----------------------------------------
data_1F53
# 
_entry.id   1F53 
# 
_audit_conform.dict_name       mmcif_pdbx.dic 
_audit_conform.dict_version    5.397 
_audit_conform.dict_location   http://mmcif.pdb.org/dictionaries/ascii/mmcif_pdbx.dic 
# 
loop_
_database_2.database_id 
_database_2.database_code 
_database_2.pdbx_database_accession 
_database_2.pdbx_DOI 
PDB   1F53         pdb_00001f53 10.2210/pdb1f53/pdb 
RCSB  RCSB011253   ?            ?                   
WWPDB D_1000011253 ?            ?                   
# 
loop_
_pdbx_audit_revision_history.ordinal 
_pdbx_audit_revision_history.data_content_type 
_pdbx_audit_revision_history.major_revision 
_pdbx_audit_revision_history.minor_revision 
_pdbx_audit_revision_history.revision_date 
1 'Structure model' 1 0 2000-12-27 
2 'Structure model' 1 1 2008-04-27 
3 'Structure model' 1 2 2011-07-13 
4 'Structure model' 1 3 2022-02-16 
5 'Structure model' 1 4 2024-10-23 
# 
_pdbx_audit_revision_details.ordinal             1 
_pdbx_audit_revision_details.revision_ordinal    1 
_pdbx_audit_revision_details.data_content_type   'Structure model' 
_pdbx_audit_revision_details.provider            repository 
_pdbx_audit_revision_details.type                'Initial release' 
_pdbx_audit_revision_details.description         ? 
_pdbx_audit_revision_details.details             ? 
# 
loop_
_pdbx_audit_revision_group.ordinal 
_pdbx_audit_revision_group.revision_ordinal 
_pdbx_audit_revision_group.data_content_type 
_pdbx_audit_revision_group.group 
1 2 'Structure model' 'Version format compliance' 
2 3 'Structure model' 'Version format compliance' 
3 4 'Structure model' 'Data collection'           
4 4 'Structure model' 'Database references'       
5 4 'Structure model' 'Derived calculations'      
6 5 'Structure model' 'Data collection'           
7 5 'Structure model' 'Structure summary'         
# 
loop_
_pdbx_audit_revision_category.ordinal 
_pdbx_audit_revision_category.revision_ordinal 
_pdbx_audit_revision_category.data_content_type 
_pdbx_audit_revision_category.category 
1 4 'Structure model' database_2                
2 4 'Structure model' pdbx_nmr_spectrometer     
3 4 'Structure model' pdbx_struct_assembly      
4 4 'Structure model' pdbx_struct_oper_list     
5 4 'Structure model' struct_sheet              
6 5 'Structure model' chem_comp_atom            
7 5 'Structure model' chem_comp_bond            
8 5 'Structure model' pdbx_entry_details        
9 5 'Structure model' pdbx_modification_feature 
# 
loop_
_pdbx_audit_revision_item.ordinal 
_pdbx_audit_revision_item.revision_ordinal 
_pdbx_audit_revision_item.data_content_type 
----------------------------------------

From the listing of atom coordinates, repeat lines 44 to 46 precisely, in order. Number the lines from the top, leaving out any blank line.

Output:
2 3 'Structure model' 'Version format compliance' 
3 4 'Structure model' 'Data collection'           
4 4 'Structure model' 'Database references'       